Explained: Why Women Weren't Allowed Inside Sabarimala

General News

In a landmark judgment, the Supreme Court has ruled that women will be allowed inside the Sabarimala temple.

Written By Akshita Nandagopal | Mumbai | Updated On:

In a landmark judgment, the Supreme Court has ruled that women will be allowed inside the Sabarimala temple, and while one would have expected that women in Kerala would rejoice, it was quite the opposite. Most women have said they will not enter the temple because of their belief in what the temple, what Lord Ayyappa stands for. So here’s why women from a certain age group weren’t allowed for so many centuries.

Legend has it that Lord Ayyappa was created from Lord Vishnu and Lord Shiva to destroy a powerful demoness. When Lord Ayyappa destroyed her, a beautiful woman emerged, freed and a curse lifted. This beautiful woman then asks Ayyappa to marry her. Lord Ayyappa declined, saying that he has to go to Sabarimala and fulfill the prayers of his devotees. He also assured her that he will marry her when kanni-swamis (devotees) stop coming to Sabarimala. And that also explains his vow of celibacy, which women devotees in Kerala respect.

READ | Sabarimala Verdict: 'Suppression Of Women On Biological Aspects Can't Be Given A Seal Of Legitimacy', CJI Dipak Misra gives Out A Historic Judgment On Sabarimala Temple

For women devotees, it’s also a sense of respect for the woman who sits in another temple near Sabarimala, as the Puranas state- waiting for Lord Ayyappa. It is this myth that has led to the practice of women not being allowed inside the temple.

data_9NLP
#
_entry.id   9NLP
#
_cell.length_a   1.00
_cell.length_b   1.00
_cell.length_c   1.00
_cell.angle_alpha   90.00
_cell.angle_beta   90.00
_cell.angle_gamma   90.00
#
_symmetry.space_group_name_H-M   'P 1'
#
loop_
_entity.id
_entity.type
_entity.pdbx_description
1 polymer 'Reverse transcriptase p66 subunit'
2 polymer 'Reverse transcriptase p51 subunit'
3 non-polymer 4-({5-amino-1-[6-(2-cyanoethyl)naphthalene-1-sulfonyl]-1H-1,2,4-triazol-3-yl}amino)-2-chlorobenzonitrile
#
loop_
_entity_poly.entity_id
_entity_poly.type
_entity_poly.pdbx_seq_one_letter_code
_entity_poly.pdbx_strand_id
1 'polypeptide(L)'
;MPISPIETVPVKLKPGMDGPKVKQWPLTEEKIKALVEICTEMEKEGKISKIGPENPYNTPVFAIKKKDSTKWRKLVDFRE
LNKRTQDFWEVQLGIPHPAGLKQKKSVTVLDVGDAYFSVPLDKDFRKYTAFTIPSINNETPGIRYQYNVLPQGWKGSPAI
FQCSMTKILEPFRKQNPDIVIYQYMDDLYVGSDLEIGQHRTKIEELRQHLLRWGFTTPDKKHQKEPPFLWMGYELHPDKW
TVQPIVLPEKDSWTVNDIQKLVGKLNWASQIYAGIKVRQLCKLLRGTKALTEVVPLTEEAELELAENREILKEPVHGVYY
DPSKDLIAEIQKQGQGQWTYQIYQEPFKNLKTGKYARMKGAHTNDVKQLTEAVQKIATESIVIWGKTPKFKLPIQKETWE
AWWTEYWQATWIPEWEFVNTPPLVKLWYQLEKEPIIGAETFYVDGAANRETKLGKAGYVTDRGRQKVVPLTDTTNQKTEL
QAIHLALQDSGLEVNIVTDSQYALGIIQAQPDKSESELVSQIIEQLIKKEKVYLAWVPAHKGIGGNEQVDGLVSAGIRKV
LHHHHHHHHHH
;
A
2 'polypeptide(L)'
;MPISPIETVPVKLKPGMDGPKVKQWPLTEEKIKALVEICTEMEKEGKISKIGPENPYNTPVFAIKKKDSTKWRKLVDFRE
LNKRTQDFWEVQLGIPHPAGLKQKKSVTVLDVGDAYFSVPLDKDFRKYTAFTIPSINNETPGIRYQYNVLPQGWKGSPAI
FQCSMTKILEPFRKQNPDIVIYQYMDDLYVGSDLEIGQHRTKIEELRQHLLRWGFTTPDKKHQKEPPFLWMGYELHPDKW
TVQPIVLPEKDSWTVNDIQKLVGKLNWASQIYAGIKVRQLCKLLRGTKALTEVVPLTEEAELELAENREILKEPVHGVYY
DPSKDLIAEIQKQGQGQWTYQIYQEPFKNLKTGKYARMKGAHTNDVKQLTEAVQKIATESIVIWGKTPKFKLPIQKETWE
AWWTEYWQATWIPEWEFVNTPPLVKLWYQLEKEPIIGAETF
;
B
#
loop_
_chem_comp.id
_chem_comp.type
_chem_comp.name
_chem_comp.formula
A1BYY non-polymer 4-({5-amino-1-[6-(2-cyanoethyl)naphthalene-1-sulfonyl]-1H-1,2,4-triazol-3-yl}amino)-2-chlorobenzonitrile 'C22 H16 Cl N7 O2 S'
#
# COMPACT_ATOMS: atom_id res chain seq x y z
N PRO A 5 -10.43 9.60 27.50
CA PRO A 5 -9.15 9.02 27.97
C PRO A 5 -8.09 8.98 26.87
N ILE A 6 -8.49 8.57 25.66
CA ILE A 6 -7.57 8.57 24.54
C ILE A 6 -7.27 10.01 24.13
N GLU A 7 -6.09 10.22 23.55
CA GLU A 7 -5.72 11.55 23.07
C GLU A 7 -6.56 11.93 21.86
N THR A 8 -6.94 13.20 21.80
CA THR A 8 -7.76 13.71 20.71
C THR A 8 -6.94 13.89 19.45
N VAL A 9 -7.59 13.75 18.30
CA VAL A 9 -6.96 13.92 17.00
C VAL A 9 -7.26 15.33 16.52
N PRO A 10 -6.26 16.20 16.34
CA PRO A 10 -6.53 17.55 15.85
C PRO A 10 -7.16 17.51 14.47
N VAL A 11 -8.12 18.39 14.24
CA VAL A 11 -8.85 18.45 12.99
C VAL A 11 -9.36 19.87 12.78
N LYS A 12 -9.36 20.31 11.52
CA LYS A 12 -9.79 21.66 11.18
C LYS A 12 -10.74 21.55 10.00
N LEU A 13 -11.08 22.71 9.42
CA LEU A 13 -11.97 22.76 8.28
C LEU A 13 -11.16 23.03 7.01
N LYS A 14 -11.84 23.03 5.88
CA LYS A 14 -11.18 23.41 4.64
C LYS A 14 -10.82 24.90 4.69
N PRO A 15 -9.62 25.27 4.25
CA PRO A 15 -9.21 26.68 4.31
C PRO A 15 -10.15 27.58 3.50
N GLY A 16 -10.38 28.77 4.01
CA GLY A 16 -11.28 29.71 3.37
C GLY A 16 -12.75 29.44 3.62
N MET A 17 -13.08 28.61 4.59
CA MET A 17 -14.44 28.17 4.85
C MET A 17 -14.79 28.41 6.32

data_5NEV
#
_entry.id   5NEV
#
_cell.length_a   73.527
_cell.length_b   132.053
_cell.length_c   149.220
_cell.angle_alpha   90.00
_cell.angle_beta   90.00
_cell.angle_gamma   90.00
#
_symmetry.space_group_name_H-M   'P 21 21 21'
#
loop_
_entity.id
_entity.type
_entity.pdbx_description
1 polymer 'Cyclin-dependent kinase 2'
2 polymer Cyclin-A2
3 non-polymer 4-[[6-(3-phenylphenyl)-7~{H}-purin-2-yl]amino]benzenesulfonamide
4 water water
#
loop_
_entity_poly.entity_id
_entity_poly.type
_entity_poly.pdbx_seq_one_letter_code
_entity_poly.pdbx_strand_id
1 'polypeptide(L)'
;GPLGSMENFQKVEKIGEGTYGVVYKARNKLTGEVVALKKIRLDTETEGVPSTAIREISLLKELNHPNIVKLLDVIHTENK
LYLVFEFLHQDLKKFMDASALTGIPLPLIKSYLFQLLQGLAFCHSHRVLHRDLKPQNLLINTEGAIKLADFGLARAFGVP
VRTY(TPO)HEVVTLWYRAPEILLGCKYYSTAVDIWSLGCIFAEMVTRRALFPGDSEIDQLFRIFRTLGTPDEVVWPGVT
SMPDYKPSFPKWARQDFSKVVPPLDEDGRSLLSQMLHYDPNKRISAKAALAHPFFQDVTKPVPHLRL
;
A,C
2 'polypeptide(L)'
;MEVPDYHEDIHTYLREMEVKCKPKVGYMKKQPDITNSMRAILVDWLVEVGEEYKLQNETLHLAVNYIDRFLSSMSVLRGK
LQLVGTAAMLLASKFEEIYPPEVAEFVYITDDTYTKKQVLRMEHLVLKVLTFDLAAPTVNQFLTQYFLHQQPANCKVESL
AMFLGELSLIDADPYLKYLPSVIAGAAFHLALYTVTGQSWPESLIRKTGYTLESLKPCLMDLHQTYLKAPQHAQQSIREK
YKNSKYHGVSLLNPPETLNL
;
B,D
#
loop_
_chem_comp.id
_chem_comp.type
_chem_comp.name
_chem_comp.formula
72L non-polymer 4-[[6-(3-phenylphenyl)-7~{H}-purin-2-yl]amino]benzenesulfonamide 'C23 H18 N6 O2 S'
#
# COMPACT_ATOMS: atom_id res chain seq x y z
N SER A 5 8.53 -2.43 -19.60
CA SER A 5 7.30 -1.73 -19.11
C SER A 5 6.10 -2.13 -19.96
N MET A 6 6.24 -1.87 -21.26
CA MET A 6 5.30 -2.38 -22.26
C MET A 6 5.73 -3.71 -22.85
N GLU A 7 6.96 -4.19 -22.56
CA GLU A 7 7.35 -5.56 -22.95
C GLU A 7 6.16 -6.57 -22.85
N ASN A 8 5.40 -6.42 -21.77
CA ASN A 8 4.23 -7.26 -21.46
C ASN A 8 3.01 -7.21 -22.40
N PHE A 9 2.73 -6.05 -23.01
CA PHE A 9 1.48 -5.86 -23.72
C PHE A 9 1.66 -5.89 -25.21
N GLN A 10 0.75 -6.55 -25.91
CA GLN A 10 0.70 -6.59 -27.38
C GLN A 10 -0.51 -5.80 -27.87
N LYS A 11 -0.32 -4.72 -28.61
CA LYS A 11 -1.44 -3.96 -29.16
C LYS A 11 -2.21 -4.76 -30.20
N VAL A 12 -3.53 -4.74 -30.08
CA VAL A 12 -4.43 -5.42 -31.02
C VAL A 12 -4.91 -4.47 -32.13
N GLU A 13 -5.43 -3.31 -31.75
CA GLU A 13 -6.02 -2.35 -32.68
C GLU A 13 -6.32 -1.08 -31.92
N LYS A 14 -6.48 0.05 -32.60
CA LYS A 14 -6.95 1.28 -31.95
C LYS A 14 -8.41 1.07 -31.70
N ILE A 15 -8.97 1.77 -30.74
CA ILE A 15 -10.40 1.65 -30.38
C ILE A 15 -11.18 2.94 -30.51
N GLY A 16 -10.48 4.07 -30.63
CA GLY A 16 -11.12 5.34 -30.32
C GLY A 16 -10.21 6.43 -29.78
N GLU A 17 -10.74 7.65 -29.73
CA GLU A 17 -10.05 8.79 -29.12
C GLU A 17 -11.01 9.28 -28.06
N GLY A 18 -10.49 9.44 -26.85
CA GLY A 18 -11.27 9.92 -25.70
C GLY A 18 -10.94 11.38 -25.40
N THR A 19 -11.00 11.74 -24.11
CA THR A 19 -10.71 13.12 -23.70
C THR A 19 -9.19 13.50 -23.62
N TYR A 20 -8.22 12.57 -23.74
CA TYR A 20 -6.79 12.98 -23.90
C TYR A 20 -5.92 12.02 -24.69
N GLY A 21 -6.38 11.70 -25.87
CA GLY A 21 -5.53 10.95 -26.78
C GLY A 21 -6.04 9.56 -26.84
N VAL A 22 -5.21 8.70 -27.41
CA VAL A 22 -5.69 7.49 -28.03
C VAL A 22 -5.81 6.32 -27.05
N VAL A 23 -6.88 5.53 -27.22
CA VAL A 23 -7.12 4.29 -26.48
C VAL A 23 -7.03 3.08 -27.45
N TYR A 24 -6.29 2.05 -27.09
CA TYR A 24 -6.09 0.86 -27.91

Let’s also understand that Sabarimala doesn’t advocate a ban on women, in fact, lakhs girls below the age of 10 and women above the age of 50 enter the temple and offer their prayers. With the SC order, now there will be no age restriction, but the contention of the board is that the respect of the deity, what the deity of Lord Ayyappa stands for will be compromised.

In a historic verdict, the Supreme Court on Friday ended the centuries-old practice and allowed women of all ages to enter Sabarimala temple. The 4:1 judgment of the Supreme Court upheld women's right to worship Lord Ayyappa in Sabarimala. While terming the ban on women in the age group of 10 to 51 as religious patriarchy, CJI Dipak Mista declared the discriminatory act as unconstitutional and violative of fundamental rights.

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